Clancy and the older Malakai, who become friends, become aware that all the others on the team sent after the apes are not police or animal experts but professional hunters employed by Anvil, a private paramilitary contractor. Anvil’s team leader, Corbin, is impatient with the two “civilians”, and there are doubts that their rifles are only tranquilizer-dart guns. Caesar and his closest newly-intelligent lieutenants, the chimpanzees Koba and Rocket and Maurice, an orangutan, try to escape without harming any humans, but as they become increasingly desperate, the risk of deadly violence increases. The apes cannot talk in speech; they use sign language. Talia Kosar, an ER doctor, sees her accident and crime patients replaced by the new plague patients, who quickly overwhelm the hospital. In less than two weeks, San Francisco has over ten thousand fatalities, and there is widespread panicking. Dreyfus, the mayoral candidate, uses the plague in his campaign but he is genuinely concerned for the city’s welfare, and he provides the leadership that the incumbent mayor doesn’t. Koba’s life story before Caesar frees the apes and they become intelligent is full of human mistreatment and brutality. This justifies the apes’ escape, and also explains Koba’s hatred of all humans.

The apes’ stories are outnumbered by the multiple human’s stories, but they are all fast-moving and dramatic:

“Then she [Talia] turned toward him. ‘What’s up?’

‘You went to that symposium on respiratory infection last month.’

‘Mm-hmm,’ she said. ‘Sexiest symposium ever. Better than that rectal bleeding thing, even.’

‘I’ve got a woman I’d like you to take a look at.’

‘What are her symptoms?’

‘She’s sneezing up blood,’ he said.

‘Allergic rhinitis?’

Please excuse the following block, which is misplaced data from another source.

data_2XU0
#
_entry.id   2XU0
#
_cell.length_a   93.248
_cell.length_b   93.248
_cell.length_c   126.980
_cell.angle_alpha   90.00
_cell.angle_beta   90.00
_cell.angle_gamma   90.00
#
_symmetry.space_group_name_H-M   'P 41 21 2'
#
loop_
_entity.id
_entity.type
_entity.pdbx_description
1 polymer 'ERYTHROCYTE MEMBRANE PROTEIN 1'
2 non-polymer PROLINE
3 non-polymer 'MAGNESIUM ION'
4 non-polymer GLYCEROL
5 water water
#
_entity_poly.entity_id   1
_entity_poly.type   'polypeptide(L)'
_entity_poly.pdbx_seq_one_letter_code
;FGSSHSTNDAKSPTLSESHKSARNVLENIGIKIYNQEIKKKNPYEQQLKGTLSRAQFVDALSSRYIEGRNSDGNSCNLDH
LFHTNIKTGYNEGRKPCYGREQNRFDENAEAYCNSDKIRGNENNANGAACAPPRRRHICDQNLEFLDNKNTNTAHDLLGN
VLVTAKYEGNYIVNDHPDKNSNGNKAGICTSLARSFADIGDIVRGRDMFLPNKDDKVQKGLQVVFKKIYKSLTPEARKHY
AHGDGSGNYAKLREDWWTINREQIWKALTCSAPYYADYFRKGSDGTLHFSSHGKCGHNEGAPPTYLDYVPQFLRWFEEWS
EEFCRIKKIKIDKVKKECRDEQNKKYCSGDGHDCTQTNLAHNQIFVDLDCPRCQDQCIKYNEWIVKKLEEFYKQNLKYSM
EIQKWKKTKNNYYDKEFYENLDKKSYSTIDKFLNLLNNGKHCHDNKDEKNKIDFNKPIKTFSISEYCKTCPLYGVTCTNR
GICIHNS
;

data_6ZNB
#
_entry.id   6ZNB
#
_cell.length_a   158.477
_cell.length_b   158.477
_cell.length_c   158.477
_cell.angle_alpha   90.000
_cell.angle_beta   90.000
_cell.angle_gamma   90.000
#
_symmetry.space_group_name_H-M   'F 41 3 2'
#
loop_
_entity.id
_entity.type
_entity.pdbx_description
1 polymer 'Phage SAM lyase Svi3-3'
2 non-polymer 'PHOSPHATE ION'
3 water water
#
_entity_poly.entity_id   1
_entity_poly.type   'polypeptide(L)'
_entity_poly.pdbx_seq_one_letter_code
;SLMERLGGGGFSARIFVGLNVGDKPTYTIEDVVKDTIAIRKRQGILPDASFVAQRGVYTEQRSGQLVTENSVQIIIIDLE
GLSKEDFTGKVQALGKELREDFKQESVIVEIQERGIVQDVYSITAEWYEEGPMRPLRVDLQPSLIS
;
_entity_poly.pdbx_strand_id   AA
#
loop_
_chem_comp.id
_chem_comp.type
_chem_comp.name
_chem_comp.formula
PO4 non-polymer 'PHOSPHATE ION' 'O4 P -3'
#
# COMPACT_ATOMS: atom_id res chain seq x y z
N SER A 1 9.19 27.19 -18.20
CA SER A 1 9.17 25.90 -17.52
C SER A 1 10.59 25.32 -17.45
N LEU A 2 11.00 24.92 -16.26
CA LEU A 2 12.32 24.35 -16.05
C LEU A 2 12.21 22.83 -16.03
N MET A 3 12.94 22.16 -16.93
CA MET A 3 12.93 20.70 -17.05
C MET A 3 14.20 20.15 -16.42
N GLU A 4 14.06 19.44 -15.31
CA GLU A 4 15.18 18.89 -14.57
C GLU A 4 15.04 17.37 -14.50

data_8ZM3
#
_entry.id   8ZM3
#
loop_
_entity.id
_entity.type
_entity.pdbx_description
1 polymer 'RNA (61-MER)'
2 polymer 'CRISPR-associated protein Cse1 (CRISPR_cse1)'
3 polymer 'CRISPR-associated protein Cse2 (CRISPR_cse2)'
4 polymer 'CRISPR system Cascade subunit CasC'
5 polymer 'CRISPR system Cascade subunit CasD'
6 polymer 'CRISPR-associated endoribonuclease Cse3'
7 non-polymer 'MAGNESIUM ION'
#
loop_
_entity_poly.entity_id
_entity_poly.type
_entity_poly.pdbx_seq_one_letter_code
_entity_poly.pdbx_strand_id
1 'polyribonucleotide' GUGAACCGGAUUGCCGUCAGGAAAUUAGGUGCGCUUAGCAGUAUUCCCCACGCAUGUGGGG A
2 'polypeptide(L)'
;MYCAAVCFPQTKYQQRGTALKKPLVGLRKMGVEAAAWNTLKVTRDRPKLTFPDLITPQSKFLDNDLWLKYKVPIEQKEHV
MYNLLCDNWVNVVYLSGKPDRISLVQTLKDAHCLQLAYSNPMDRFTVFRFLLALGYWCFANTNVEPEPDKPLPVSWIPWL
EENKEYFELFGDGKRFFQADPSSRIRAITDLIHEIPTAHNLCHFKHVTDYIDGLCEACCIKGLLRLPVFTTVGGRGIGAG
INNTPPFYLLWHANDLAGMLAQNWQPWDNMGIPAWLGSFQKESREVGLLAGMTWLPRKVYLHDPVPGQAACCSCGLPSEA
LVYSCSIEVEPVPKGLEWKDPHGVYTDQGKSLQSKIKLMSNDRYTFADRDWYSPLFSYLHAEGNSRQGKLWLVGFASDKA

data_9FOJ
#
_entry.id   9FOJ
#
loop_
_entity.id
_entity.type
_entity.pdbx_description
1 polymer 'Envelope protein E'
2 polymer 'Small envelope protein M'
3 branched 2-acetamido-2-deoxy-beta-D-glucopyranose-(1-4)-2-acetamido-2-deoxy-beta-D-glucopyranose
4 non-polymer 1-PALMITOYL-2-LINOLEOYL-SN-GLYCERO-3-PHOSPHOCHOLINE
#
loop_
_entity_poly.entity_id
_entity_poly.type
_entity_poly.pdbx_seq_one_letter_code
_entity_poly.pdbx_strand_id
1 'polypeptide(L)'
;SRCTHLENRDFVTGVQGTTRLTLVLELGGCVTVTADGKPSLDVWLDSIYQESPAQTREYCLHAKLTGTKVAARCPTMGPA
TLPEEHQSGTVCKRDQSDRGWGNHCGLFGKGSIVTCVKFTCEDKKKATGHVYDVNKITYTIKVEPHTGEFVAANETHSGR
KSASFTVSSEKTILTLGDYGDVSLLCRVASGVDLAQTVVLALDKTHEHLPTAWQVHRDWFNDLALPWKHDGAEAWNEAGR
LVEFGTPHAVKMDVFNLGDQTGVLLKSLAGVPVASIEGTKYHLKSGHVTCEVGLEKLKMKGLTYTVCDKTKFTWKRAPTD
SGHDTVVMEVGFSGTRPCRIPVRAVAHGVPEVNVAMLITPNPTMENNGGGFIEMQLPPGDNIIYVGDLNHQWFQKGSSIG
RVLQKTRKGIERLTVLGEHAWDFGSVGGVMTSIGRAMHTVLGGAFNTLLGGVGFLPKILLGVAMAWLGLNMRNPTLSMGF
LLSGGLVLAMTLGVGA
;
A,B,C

‘She says she never has trouble with allergies – I had a look, and didn’t see anything,’ he said. ‘I’ve ordered a CT scan, but they’re backed up. Plus, she has a temperature of a hundred and four. She’s also showing some signs of subcutaneous bleeding.’

Talia was about to take another grudging drink, but stopped with the coffee cup halfway to her mouth.

‘How old is she?’ she asked.


‘Let me see her,’ she said.” (p. 20)

They are well blended so the reader does not know what is coming next.

The scenes with the apes will be of most interest. They do not have human vocal chords, but Caesar has learned human sign language from Will Rodman and he teaches it to what he thinks are the brightest of the apes that he gives “Will’s mist” to:

“Rocket spotted the helicopter first, and a moment’s observation showed the machine coming straight for them.

Find this many, he [Caesar] signed to Rocket, holding up six fingers. Go, and be quick. Then he raced back down, leaping from tree to tree, toward the main body of his troop. Most were in the middle canopy, and he searched through them, making low calming noises, until he found one [of] the orangutans, Maurice. Maurice knew the hand language that Caesar had been taught.

Calm them, he told Maurice. Make them quiet, and lead them in that direction. He pointed off toward a thicker region of the woods, away from the approaching helicopter.” (p. 30)

Dawn of the Planet of the Apes: Firestorm is both suspenseful and fatalistic. The reader knows that whatever happens in the story, the Simian Flu will ultimately kill almost all humans and destroy civilization. Greg Keyes is a New York Times bestselling author of both original s-f/fantasy novels and many novels set in movie & TV s-f franchises.

Dawn of the Planet of the Apes: The Official Movie Novelization is set ten years later. It is quickly obvious that Alex Irvine’s writing style is much wordier and more leisurely than Greg Keyes; filled with more description than dialogue.

The first chapters establish the apes’ village, in a rainy forest near San Francisco:

“Their home, which lay behind a wall of timbers and a heavy gate, spiraled around the flanks of the mountain. It was a place made for them.

Apes looked over the walls and hung from the timbers higher up the mountain, hooting out excited welcomes as they watched the troop approach. The noise increased as news of the hunting party’s return spread.

[…] There was a central open area anchored by a large fire pit. Around it scattered clusters of huts and lean-tos followed the natural shape of the mountain’s slopes, continuing along the edge of a steep canyon bridged by fallen trees. The sound of the river rushing through the bottom of the canyon rose and fell with the seasons. […]

The village was united by a network of paths along the ground and timbers in the air, running from higher slopes to the branches of larger trees that grew within the walls. These trees, which served as lookout posts and homes, were connected to each other by woven grass ropes and swinging bridges.” (pgs. 16-17)